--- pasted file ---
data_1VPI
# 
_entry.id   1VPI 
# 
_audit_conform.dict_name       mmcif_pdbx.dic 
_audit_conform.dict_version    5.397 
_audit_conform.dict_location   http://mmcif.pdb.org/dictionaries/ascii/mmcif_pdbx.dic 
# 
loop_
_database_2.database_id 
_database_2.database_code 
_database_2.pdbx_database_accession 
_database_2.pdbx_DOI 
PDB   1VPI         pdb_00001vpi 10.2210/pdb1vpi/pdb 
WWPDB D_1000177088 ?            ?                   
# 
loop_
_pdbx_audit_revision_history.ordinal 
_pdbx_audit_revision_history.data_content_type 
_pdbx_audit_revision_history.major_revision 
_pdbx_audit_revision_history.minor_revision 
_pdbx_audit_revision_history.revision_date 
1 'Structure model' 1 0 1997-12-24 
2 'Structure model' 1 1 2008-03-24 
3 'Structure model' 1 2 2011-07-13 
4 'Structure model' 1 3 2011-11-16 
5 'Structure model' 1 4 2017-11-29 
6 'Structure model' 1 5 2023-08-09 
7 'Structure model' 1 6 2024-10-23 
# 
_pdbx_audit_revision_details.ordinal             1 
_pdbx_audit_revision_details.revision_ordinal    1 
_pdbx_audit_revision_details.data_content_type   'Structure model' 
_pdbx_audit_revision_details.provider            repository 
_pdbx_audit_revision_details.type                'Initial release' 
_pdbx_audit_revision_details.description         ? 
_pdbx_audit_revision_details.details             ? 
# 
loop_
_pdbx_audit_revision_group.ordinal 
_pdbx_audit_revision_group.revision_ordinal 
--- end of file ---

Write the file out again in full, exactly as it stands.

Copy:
data_1VPI
# 
_entry.id   1VPI 
# 
_audit_conform.dict_name       mmcif_pdbx.dic 
_audit_conform.dict_version    5.397 
_audit_conform.dict_location   http://mmcif.pdb.org/dictionaries/ascii/mmcif_pdbx.dic 
# 
loop_
_database_2.database_id 
_database_2.database_code 
_database_2.pdbx_database_accession 
_database_2.pdbx_DOI 
PDB   1VPI         pdb_00001vpi 10.2210/pdb1vpi/pdb 
WWPDB D_1000177088 ?            ?                   
# 
loop_
_pdbx_audit_revision_history.ordinal 
_pdbx_audit_revision_history.data_content_type 
_pdbx_audit_revision_history.major_revision 
_pdbx_audit_revision_history.minor_revision 
_pdbx_audit_revision_history.revision_date 
1 'Structure model' 1 0 1997-12-24 
2 'Structure model' 1 1 2008-03-24 
3 'Structure model' 1 2 2011-07-13 
4 'Structure model' 1 3 2011-11-16 
5 'Structure model' 1 4 2017-11-29 
6 'Structure model' 1 5 2023-08-09 
7 'Structure model' 1 6 2024-10-23 
# 
_pdbx_audit_revision_details.ordinal             1 
_pdbx_audit_revision_details.revision_ordinal    1 
_pdbx_audit_revision_details.data_content_type   'Structure model' 
_pdbx_audit_revision_details.provider            repository 
_pdbx_audit_revision_details.type                'Initial release' 
_pdbx_audit_revision_details.description         ? 
_pdbx_audit_revision_details.details             ? 
# 
loop_
_pdbx_audit_revision_group.ordinal 
_pdbx_audit_revision_group.revision_ordinal 